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Opinion

Why Delhi may be on the right track in the Covid-19 fight

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The third wave of coronavirus (Covid-19) infections in Delhi has started to show clear signs of receding with new cases steadily declining over the past few weeks. The reduction in new infections has gone hand in hand with a drop in the positivity rate and a significant improvement in testing, suggesting that the outbreak in Delhi may be relatively under control for the third time. Here are four factors that show Delhi is on the right track in its battle against the viral outbreak.

1. A clear fall into the third wave

The trajectory of the Covid-19 case in Delhi has shown three distinct waves. The first started in mid-June and peaked when the seven-day average of daily cases, also known as the case trajectory, touched around 3,400 in the last week of June. This receded in late July when the trajectory narrowed to around 1,000 cases a day. The second wave began in late August, increasing through mid-September, when the average daily cases reached 4,174 for the week ending September 17. This fell back to 2,574 in the week ending October 9, before the start of the third wave.

Why Delhi may be on the right track in the Covid-19 fight

The third wave lasted most of October and November, prompting the largest increase in cases the capital has seen. The seven-day average of new cases peaked on Nov. 14, when it hit 7,341, the highest on record so far. Since then, however, cases have started to recede almost steadily (albeit with a slight rebound on Nov. 19-20).

2. Try better and try more

While Delhi has been ramping up testing for Covid-19 since September, a key concern was that most were rapid antigen tests, which are cheap and produce results in 15 minutes, but not reliable. The proportion of reverse transcription polymerase chain reaction (RT-PCR) tests, considered by experts as the “gold standard”, was significantly reduced. In the first 15 days of September, while general testing increased, the proportion of RT-PCR tests nearly halved: from 32.3% in the week ending September 1 to 17% in the week which ended on September 16. This may have suppressed the true positivity rate because studies have shown that rapid antigen tests can miss up to 50% of positive cases.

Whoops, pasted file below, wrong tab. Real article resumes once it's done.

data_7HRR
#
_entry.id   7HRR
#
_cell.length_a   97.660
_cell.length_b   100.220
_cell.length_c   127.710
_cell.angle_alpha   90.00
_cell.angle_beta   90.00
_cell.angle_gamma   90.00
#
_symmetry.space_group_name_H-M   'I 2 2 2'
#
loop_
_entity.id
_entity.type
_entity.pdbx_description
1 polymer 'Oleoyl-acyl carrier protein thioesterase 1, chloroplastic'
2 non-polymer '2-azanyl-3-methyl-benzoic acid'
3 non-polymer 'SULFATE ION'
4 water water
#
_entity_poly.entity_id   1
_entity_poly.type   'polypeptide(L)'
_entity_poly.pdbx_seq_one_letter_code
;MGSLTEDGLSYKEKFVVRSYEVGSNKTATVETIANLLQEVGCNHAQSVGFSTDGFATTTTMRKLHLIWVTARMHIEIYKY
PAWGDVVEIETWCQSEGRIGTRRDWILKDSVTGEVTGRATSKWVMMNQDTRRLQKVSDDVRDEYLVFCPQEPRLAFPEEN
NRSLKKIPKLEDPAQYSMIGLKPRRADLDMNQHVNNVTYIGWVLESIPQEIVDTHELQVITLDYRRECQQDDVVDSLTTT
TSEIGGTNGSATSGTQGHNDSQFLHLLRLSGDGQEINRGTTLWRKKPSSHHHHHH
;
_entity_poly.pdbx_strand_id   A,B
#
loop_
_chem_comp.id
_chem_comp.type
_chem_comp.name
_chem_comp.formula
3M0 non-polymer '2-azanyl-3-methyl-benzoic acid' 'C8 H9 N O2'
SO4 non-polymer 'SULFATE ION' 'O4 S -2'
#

Why Delhi may be on the right track in the Covid-19 fight

But in recent weeks, this has not been the case. In the last week, 47.5% of all tests performed in Delhi have been RT-PCR tests, the highest proportion ever recorded since the Delhi government began publishing a breakdown of test numbers in the last week of August. Meanwhile, the testing rate (RT-PCR and antigen) is the highest ever. On average, the Delhi government has conducted 64,148 tests every day for the last week. In fact, 78,949 samples were analyzed Tuesday, another record for tests in a single day.

3. Lowering the positivity rate is a good sign

Meanwhile, the positivity rate for Covid-19 has started to drop again. In the last week, 7.3% of the samples tested tested positive (this is the lowest level in more than a month, from 7.2% in the week ending October 26). The proportion was 11.2% the week before and 13.3% the week before. On Wednesday, it was 5%, the lowest single-day positivity rate in nearly two months (it was 5% on October 6).

Why Delhi may be on the right track in the Covid-19 fight

The positivity rate is a crucial metric, as experts say it shows how widespread the virus is in the community and, when combined with the rise in new infections, indicates that the virus is spreading rapidly. An increasing positivity rate generally suggests that a region is not testing properly. The average positivity rate should drop to 5% or less if the testing program is adequate and keeps the outbreak under control, according to the World Health Organization (WHO). This is why testing enough and using the right kind of tests is the key for Delhi to be able to control the outbreak in the weeks to come.

4. Another relief: Covid deaths fall again

As Delhi grappled with the third wave of infections, another alarming trend emerged: Daily deaths were increasing at an alarming rate again. In the week ending November 24, 116 people died every day on average from Covid-19. This was the highest death rate since mid-June (undoubtedly, deaths in this latest period were artificially inflated as Delhi retrospectively added deaths that had not been wrongly attributed to Covid-19, according to the Delhi government).

Why Delhi may be on the right track in the Covid-19 fight

However, from the peak of the week to November 24, deaths have started to slowly decline, with an average of 89 people per day dying from Covid-19 last week.

Source: Delhi Government Covid-19 Bulletins, HT Covid-19 Panel

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